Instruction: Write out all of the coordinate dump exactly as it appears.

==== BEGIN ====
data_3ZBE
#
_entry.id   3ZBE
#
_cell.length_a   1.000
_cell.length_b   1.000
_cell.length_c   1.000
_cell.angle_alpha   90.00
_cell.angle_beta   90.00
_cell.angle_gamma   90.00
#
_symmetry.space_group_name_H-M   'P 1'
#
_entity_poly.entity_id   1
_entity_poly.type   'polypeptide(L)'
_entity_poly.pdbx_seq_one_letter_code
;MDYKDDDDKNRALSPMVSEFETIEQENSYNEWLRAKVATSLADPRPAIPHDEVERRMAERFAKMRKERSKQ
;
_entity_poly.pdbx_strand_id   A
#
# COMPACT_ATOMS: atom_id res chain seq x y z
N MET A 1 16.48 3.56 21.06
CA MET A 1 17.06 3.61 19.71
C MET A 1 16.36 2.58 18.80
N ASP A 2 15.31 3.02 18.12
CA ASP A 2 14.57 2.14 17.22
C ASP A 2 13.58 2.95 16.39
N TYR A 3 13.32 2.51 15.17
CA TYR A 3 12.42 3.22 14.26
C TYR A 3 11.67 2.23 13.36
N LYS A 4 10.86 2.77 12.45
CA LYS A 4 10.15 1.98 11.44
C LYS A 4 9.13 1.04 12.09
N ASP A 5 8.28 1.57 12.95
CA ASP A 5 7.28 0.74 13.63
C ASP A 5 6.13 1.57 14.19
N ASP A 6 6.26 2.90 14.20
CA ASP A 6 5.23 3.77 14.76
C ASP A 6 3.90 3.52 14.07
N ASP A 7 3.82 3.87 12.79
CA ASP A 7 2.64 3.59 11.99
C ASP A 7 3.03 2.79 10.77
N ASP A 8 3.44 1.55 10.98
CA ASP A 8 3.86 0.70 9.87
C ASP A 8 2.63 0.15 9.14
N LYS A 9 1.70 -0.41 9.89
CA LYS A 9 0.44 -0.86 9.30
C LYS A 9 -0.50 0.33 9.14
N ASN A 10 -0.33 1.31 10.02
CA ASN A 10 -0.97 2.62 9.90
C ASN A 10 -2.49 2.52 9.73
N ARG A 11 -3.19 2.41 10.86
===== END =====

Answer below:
data_3ZBE
#
_entry.id   3ZBE
#
_cell.length_a   1.000
_cell.length_b   1.000
_cell.length_c   1.000
_cell.angle_alpha   90.00
_cell.angle_beta   90.00
_cell.angle_gamma   90.00
#
_symmetry.space_group_name_H-M   'P 1'
#
_entity_poly.entity_id   1
_entity_poly.type   'polypeptide(L)'
_entity_poly.pdbx_seq_one_letter_code
;MDYKDDDDKNRALSPMVSEFETIEQENSYNEWLRAKVATSLADPRPAIPHDEVERRMAERFAKMRKERSKQ
;
_entity_poly.pdbx_strand_id   A
#
# COMPACT_ATOMS: atom_id res chain seq x y z
N MET A 1 16.48 3.56 21.06
CA MET A 1 17.06 3.61 19.71
C MET A 1 16.36 2.58 18.80
N ASP A 2 15.31 3.02 18.12
CA ASP A 2 14.57 2.14 17.22
C ASP A 2 13.58 2.95 16.39
N TYR A 3 13.32 2.51 15.17
CA TYR A 3 12.42 3.22 14.26
C TYR A 3 11.67 2.23 13.36
N LYS A 4 10.86 2.77 12.45
CA LYS A 4 10.15 1.98 11.44
C LYS A 4 9.13 1.04 12.09
N ASP A 5 8.28 1.57 12.95
CA ASP A 5 7.28 0.74 13.63
C ASP A 5 6.13 1.57 14.19
N ASP A 6 6.26 2.90 14.20
CA ASP A 6 5.23 3.77 14.76
C ASP A 6 3.90 3.52 14.07
N ASP A 7 3.82 3.87 12.79
CA ASP A 7 2.64 3.59 11.99
C ASP A 7 3.03 2.79 10.77
N ASP A 8 3.44 1.55 10.98
CA ASP A 8 3.86 0.70 9.87
C ASP A 8 2.63 0.15 9.14
N LYS A 9 1.70 -0.41 9.89
CA LYS A 9 0.44 -0.86 9.30
C LYS A 9 -0.50 0.33 9.14
N ASN A 10 -0.33 1.31 10.02
CA ASN A 10 -0.97 2.62 9.90
C ASN A 10 -2.49 2.52 9.73
N ARG A 11 -3.19 2.41 10.86